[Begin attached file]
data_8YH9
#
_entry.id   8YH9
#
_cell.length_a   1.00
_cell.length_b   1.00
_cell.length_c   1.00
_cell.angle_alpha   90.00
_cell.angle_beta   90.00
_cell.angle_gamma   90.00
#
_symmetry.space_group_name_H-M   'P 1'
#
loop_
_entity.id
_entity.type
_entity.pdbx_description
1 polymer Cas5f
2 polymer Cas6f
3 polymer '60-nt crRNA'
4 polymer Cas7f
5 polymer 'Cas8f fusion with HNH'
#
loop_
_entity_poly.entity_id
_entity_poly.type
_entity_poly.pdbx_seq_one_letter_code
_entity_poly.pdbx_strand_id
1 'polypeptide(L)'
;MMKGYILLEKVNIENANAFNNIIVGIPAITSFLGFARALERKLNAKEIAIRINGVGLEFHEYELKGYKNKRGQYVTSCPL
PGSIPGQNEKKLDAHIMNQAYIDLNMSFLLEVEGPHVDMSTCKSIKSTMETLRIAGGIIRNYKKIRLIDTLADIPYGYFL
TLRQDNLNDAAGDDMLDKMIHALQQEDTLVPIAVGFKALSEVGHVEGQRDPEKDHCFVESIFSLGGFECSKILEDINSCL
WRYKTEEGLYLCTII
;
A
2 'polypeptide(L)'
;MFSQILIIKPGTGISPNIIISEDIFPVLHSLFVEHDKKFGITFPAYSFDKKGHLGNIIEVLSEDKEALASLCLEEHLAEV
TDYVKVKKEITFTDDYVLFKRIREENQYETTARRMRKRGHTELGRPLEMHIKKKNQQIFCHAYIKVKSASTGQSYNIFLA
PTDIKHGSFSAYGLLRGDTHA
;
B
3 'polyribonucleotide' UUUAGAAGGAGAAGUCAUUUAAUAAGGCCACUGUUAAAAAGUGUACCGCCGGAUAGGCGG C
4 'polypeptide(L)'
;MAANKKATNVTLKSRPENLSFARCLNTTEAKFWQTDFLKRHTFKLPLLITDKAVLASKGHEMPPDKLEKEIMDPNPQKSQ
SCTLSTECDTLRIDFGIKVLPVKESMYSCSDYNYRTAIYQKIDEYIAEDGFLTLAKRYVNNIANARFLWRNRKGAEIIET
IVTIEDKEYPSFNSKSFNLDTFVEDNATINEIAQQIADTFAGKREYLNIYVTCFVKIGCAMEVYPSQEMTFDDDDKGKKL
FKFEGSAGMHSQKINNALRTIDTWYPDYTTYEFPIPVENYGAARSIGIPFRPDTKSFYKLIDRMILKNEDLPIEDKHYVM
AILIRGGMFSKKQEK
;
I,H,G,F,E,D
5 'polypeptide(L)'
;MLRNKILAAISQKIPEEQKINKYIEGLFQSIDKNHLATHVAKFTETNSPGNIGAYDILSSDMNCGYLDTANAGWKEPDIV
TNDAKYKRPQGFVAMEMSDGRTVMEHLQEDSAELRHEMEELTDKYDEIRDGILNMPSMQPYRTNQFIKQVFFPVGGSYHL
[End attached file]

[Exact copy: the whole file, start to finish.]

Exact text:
data_8YH9
#
_entry.id   8YH9
#
_cell.length_a   1.00
_cell.length_b   1.00
_cell.length_c   1.00
_cell.angle_alpha   90.00
_cell.angle_beta   90.00
_cell.angle_gamma   90.00
#
_symmetry.space_group_name_H-M   'P 1'
#
loop_
_entity.id
_entity.type
_entity.pdbx_description
1 polymer Cas5f
2 polymer Cas6f
3 polymer '60-nt crRNA'
4 polymer Cas7f
5 polymer 'Cas8f fusion with HNH'
#
loop_
_entity_poly.entity_id
_entity_poly.type
_entity_poly.pdbx_seq_one_letter_code
_entity_poly.pdbx_strand_id
1 'polypeptide(L)'
;MMKGYILLEKVNIENANAFNNIIVGIPAITSFLGFARALERKLNAKEIAIRINGVGLEFHEYELKGYKNKRGQYVTSCPL
PGSIPGQNEKKLDAHIMNQAYIDLNMSFLLEVEGPHVDMSTCKSIKSTMETLRIAGGIIRNYKKIRLIDTLADIPYGYFL
TLRQDNLNDAAGDDMLDKMIHALQQEDTLVPIAVGFKALSEVGHVEGQRDPEKDHCFVESIFSLGGFECSKILEDINSCL
WRYKTEEGLYLCTII
;
A
2 'polypeptide(L)'
;MFSQILIIKPGTGISPNIIISEDIFPVLHSLFVEHDKKFGITFPAYSFDKKGHLGNIIEVLSEDKEALASLCLEEHLAEV
TDYVKVKKEITFTDDYVLFKRIREENQYETTARRMRKRGHTELGRPLEMHIKKKNQQIFCHAYIKVKSASTGQSYNIFLA
PTDIKHGSFSAYGLLRGDTHA
;
B
3 'polyribonucleotide' UUUAGAAGGAGAAGUCAUUUAAUAAGGCCACUGUUAAAAAGUGUACCGCCGGAUAGGCGG C
4 'polypeptide(L)'
;MAANKKATNVTLKSRPENLSFARCLNTTEAKFWQTDFLKRHTFKLPLLITDKAVLASKGHEMPPDKLEKEIMDPNPQKSQ
SCTLSTECDTLRIDFGIKVLPVKESMYSCSDYNYRTAIYQKIDEYIAEDGFLTLAKRYVNNIANARFLWRNRKGAEIIET
IVTIEDKEYPSFNSKSFNLDTFVEDNATINEIAQQIADTFAGKREYLNIYVTCFVKIGCAMEVYPSQEMTFDDDDKGKKL
FKFEGSAGMHSQKINNALRTIDTWYPDYTTYEFPIPVENYGAARSIGIPFRPDTKSFYKLIDRMILKNEDLPIEDKHYVM
AILIRGGMFSKKQEK
;
I,H,G,F,E,D
5 'polypeptide(L)'
;MLRNKILAAISQKIPEEQKINKYIEGLFQSIDKNHLATHVAKFTETNSPGNIGAYDILSSDMNCGYLDTANAGWKEPDIV
TNDAKYKRPQGFVAMEMSDGRTVMEHLQEDSAELRHEMEELTDKYDEIRDGILNMPSMQPYRTNQFIKQVFFPVGGSYHL